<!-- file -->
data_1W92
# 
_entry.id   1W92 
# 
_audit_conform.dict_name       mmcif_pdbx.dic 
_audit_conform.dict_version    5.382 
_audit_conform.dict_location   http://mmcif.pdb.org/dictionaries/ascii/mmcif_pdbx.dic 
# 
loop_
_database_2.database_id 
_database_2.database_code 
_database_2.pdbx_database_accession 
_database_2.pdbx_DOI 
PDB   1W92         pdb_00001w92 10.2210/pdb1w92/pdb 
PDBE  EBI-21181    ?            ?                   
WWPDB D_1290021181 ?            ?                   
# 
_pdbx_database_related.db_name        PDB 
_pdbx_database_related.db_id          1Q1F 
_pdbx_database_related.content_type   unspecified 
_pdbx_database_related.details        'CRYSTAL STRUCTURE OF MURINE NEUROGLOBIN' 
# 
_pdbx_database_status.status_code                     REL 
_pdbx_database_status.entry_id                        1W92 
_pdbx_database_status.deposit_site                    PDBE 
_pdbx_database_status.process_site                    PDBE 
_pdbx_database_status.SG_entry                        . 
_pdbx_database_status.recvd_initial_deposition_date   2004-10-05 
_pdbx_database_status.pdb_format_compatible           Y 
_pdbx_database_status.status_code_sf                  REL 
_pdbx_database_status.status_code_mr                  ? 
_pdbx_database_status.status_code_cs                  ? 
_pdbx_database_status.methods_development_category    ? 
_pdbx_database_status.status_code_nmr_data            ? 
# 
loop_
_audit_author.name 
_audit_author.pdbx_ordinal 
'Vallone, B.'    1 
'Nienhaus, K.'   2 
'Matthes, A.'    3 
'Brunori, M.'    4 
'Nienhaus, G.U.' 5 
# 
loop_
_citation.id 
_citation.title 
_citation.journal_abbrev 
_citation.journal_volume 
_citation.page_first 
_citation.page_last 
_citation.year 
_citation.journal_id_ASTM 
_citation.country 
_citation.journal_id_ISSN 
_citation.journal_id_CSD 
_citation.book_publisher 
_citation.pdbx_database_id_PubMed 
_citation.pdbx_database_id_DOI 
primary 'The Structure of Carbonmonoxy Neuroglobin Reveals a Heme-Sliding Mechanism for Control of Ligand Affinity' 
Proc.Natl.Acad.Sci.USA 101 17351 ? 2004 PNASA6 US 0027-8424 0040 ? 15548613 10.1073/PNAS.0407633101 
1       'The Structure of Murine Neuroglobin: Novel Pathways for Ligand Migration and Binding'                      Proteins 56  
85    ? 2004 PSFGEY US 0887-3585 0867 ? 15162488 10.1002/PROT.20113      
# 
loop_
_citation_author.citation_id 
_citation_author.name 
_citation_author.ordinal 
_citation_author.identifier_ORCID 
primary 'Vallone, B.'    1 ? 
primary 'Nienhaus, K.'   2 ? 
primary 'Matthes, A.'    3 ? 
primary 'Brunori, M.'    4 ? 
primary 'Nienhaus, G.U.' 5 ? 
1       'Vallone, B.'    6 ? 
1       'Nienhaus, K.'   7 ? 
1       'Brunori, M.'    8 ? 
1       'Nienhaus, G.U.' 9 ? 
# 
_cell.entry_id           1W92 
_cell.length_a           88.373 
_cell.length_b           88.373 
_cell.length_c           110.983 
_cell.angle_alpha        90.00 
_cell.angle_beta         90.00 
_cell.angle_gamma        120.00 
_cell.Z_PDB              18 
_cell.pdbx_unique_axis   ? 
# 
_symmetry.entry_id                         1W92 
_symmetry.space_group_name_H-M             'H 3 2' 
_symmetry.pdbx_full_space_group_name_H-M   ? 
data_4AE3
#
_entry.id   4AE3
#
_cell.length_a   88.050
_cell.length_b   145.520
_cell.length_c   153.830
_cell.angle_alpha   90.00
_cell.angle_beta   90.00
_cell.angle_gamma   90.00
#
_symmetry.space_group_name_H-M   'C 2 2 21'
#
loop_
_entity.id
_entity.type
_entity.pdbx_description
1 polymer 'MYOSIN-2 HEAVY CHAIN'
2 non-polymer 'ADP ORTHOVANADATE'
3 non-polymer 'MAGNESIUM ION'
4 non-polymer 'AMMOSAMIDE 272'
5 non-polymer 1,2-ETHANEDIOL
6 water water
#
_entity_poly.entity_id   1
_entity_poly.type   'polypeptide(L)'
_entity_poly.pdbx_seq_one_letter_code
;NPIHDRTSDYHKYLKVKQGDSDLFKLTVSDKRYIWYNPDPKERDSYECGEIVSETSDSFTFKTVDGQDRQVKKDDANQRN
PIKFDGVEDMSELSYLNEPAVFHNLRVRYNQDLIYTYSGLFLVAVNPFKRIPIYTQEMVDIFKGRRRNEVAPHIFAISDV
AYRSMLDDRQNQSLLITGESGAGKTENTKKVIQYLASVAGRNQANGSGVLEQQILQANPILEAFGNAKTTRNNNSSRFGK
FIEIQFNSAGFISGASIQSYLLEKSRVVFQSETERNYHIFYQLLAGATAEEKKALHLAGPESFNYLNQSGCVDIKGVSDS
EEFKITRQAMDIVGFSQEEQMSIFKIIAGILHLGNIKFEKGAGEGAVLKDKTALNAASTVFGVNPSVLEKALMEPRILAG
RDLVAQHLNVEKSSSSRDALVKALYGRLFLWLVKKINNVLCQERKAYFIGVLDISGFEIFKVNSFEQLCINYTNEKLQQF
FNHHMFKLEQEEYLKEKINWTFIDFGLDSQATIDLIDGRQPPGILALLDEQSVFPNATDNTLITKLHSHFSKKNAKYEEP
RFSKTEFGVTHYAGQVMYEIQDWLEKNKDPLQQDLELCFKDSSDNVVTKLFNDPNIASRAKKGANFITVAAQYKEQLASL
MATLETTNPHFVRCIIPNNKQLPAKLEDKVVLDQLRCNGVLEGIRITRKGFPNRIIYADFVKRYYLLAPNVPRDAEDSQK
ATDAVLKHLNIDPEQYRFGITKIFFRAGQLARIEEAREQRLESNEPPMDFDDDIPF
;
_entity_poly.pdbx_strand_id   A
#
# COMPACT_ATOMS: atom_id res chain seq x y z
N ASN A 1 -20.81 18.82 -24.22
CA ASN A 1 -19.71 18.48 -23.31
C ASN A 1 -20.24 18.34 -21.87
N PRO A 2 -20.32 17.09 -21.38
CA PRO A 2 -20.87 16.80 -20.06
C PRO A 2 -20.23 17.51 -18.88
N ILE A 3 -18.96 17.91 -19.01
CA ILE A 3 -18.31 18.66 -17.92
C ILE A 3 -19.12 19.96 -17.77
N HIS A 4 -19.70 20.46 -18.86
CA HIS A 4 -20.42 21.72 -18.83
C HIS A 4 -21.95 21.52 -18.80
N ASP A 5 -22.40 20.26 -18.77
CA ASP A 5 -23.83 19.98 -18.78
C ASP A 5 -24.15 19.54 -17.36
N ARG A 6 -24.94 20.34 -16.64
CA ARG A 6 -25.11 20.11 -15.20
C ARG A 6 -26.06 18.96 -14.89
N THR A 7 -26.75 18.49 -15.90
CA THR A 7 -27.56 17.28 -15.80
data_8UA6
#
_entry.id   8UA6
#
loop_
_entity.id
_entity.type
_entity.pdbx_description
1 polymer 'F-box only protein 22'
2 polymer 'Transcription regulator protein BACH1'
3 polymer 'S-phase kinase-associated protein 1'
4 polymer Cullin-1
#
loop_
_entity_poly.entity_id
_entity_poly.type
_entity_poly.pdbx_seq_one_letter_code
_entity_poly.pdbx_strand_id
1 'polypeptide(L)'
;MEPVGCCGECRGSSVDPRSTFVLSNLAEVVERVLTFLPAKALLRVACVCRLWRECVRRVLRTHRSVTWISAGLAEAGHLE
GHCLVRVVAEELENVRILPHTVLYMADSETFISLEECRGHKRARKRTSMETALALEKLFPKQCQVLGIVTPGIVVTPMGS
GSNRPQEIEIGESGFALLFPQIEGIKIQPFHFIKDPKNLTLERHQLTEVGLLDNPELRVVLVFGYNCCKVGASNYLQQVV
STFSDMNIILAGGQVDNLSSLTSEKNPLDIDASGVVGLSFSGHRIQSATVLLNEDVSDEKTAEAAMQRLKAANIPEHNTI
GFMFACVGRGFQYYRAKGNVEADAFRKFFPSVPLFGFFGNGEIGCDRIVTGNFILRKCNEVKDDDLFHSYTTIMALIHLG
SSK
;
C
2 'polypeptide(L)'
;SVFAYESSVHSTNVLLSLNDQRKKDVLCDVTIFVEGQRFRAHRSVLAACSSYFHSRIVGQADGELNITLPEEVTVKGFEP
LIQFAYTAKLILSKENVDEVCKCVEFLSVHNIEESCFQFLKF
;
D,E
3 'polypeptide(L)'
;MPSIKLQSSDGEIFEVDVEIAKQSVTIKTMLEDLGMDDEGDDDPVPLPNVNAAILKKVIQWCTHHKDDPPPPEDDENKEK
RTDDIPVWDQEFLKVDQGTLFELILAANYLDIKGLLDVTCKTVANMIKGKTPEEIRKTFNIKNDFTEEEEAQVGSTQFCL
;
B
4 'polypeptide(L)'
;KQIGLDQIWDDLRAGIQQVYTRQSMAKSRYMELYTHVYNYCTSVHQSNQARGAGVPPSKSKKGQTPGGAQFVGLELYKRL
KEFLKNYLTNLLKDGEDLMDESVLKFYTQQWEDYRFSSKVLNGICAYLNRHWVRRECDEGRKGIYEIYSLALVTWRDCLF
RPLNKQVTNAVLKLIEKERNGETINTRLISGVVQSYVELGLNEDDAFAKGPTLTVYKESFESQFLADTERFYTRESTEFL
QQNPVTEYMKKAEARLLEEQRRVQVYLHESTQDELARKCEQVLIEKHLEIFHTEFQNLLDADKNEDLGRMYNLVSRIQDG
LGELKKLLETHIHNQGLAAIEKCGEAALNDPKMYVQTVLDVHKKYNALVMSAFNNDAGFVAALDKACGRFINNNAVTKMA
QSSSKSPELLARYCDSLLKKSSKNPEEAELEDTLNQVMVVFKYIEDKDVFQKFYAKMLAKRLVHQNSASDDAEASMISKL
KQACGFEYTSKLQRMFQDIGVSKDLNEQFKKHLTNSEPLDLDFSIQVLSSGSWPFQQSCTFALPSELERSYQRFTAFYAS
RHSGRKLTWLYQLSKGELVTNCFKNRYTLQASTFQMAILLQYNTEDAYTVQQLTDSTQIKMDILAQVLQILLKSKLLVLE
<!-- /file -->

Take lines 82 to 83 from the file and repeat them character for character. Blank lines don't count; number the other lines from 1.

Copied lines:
_cell.length_b           88.373 
_cell.length_c           110.983 